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IMHO a 50 mm lens has somewhat narrow FOV for general indoor use, the new 35mm 2.4 would be better for that sort of thing. As mentioned you can see the FOVs produced by different focal lengths for yourself with the kit zoom. As for the macros, the current Tamron (90mm), Pentax (100mm) and Sigma (105mm) offerings are all highly respected.

11-09-2010, 09:56 AM   #9
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Hmm, just a thought.

The DA 35 LTD macro is very highly regarded, 1/2 stop slower than the DA 35 2.4, and is a macro when you need it.

What kind of macro shots are you planning on doing? A 100mm macro is much better with insects and the like because you can stand further back, however, the 35 macro would be just fine for most other applications and would double as a walk-around. The 35 macro would be less expensive than buying 2 primes.

If you want to do some low light and don't want to spend the coin on a 50mm 1.4 right away, consider an old K 55 1.8. They are great little lenses, and about 50 bucks. You hae to be comfortable with manual focus and manual exposure, though. The 50mm 1.7 is also very inexpensive, and the A version works with auto exposure. I highly recommend the K 55 though, despite it's trade offs. It's a great portrait lens when you have time to work (i.e., not shooting children, animals, or strangers ).

K55:
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Last edited by paperbag846; 11-09-2010 at 10:06 AM.
11-09-2010, 08:10 PM   #10
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I love my FA 50 lens. The posters who say it has a small FOV are right - it is not a wide angle. I used it at a (dark) Hawaiian luau and a wedding this year and pulled some very usable photos out under pretty poor lighting conditions. I'd definitely recommend it.

For wide angle the 10-17 is a good choice. I had one and sold it. I didn't use the 180 degrees FOV and was tired of PP to straighten things out. Granted, I don't think I'm much of a fish-eye kinda guy, but it wasn't what I wanted for a high FOV lens. I purchased the DA 12-24 and love that lens. It is much more usable for my purposes than the 10-17 was (landscape). When I want to get super wide, I simply stitch a couple images together and call it good.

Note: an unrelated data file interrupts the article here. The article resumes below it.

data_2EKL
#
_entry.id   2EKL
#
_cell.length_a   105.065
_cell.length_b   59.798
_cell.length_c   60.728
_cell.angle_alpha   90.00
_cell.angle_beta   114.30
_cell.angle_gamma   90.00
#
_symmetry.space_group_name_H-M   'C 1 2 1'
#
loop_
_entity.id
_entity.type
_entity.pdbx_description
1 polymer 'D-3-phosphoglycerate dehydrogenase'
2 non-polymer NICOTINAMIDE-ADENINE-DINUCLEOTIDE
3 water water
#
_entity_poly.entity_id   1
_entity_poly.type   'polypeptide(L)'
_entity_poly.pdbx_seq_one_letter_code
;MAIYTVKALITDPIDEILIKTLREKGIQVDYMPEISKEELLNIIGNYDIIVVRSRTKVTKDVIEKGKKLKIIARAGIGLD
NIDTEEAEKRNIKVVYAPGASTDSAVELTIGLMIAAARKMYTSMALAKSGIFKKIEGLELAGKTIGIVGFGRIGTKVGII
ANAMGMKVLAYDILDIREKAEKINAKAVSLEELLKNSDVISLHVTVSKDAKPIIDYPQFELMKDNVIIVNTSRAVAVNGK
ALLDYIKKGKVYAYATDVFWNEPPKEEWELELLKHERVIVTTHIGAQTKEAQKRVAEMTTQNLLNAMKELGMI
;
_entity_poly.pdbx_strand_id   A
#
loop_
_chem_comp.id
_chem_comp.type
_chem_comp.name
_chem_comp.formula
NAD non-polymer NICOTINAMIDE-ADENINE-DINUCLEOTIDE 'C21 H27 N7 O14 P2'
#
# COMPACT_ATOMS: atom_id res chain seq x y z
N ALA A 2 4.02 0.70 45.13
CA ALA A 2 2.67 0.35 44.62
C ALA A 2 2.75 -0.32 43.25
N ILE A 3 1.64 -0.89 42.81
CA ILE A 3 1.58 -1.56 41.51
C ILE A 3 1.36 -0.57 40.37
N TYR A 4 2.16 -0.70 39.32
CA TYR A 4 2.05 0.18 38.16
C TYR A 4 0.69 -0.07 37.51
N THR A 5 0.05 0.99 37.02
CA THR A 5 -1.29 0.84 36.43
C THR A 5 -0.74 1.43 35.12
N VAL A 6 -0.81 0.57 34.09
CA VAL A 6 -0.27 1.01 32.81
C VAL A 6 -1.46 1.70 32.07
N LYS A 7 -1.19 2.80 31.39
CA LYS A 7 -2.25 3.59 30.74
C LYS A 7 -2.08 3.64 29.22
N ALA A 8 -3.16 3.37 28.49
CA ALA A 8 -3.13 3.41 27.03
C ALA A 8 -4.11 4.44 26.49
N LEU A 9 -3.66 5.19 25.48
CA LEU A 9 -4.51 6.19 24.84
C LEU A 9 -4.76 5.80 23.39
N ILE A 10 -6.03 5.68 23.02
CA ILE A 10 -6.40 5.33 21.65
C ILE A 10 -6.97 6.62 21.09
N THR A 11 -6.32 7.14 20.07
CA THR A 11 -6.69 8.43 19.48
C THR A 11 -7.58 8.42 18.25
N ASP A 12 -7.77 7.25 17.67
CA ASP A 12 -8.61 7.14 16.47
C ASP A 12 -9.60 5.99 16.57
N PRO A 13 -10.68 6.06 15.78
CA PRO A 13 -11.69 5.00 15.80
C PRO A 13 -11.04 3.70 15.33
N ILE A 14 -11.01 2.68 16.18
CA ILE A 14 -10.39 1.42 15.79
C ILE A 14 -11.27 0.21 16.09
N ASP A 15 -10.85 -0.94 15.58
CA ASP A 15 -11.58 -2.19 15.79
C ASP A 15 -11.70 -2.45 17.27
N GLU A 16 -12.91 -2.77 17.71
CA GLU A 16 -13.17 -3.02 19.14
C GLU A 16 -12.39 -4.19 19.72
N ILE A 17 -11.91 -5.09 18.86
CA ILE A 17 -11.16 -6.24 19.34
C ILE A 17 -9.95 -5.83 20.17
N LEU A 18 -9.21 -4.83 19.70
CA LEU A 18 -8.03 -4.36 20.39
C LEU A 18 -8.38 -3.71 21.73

11-09-2010, 08:42 PM   #11
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I'm going to second the suggestion for the DA35mm Limited (you Know you want to go to the Limited side). Unless you want to use your lenses on a film camera that is. I'm also going to go against the flow of the crowd here.... I've owned 4 copies FA50 f1.4 lenses over the last 4 years, and hated every one. Not that they didn't produce good results but for a Room where I Wanted a fast lens, it just wasn't wide enough. That, and I didn't care for the build feel of the FA prime lenses. It Is soft wide open, all 4 copies, 2 were made in Japan, and 2 were Assembled in Vietnam (made no difference). If you want a fast 50 for portraits, get a Pentax A 50mm f1:1.4 or f1:1.7. Both are stellar lenses and won't break your bank.

Re your choice for DA10-17mm, I believe (if I'm not mistaken) it is only Fisheye at the 10mm end. I'm not really a fisheye fan so I went with the DA 12-24. Both are great lenses and I can only report on my satisfaction with the 12-24.

11-14-2010, 02:47 AM   #12
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Thanks so much for all yours answers!!!